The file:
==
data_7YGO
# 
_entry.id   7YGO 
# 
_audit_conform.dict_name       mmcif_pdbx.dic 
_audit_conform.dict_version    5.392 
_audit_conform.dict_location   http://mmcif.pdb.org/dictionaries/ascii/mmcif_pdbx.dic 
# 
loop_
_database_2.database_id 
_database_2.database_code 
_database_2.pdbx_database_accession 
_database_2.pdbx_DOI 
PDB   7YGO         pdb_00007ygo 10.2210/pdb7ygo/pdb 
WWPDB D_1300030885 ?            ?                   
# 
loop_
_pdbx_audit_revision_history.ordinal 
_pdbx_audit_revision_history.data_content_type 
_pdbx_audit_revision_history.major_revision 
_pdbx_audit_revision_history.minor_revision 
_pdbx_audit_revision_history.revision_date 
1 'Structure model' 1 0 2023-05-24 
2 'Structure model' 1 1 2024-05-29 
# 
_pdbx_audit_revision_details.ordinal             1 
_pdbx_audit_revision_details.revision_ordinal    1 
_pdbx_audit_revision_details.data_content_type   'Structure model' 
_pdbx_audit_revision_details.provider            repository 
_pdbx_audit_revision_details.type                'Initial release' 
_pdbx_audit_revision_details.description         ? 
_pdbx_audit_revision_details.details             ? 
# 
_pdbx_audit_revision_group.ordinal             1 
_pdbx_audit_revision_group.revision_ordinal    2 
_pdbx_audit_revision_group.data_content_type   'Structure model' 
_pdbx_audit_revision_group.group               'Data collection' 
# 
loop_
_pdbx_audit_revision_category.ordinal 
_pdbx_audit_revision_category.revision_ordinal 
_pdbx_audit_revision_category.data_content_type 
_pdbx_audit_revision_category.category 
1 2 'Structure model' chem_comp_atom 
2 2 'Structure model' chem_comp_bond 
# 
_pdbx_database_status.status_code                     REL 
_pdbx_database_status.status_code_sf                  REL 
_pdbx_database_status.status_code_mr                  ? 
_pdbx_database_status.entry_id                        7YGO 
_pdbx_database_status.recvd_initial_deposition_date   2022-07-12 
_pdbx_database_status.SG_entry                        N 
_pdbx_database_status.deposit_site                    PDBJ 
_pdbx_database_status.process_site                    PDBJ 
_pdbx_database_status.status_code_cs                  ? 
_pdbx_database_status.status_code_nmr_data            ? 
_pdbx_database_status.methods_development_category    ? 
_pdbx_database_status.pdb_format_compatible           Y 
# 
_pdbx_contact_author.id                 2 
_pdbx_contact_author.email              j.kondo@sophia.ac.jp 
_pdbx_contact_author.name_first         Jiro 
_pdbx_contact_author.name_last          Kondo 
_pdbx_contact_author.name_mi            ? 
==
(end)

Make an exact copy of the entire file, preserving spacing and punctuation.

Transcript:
data_7YGO
# 
_entry.id   7YGO 
# 
_audit_conform.dict_name       mmcif_pdbx.dic 
_audit_conform.dict_version    5.392 
_audit_conform.dict_location   http://mmcif.pdb.org/dictionaries/ascii/mmcif_pdbx.dic 
# 
loop_
_database_2.database_id 
_database_2.database_code 
_database_2.pdbx_database_accession 
_database_2.pdbx_DOI 
PDB   7YGO         pdb_00007ygo 10.2210/pdb7ygo/pdb 
WWPDB D_1300030885 ?            ?                   
# 
loop_
_pdbx_audit_revision_history.ordinal 
_pdbx_audit_revision_history.data_content_type 
_pdbx_audit_revision_history.major_revision 
_pdbx_audit_revision_history.minor_revision 
_pdbx_audit_revision_history.revision_date 
1 'Structure model' 1 0 2023-05-24 
2 'Structure model' 1 1 2024-05-29 
# 
_pdbx_audit_revision_details.ordinal             1 
_pdbx_audit_revision_details.revision_ordinal    1 
_pdbx_audit_revision_details.data_content_type   'Structure model' 
_pdbx_audit_revision_details.provider            repository 
_pdbx_audit_revision_details.type                'Initial release' 
_pdbx_audit_revision_details.description         ? 
_pdbx_audit_revision_details.details             ? 
# 
_pdbx_audit_revision_group.ordinal             1 
_pdbx_audit_revision_group.revision_ordinal    2 
_pdbx_audit_revision_group.data_content_type   'Structure model' 
_pdbx_audit_revision_group.group               'Data collection' 
# 
loop_
_pdbx_audit_revision_category.ordinal 
_pdbx_audit_revision_category.revision_ordinal 
_pdbx_audit_revision_category.data_content_type 
_pdbx_audit_revision_category.category 
1 2 'Structure model' chem_comp_atom 
2 2 'Structure model' chem_comp_bond 
# 
_pdbx_database_status.status_code                     REL 
_pdbx_database_status.status_code_sf                  REL 
_pdbx_database_status.status_code_mr                  ? 
_pdbx_database_status.entry_id                        7YGO 
_pdbx_database_status.recvd_initial_deposition_date   2022-07-12 
_pdbx_database_status.SG_entry                        N 
_pdbx_database_status.deposit_site                    PDBJ 
_pdbx_database_status.process_site                    PDBJ 
_pdbx_database_status.status_code_cs                  ? 
_pdbx_database_status.status_code_nmr_data            ? 
_pdbx_database_status.methods_development_category    ? 
_pdbx_database_status.pdb_format_compatible           Y 
# 
_pdbx_contact_author.id                 2 
_pdbx_contact_author.email              j.kondo@sophia.ac.jp 
_pdbx_contact_author.name_first         Jiro 
_pdbx_contact_author.name_last          Kondo 
_pdbx_contact_author.name_mi            ? 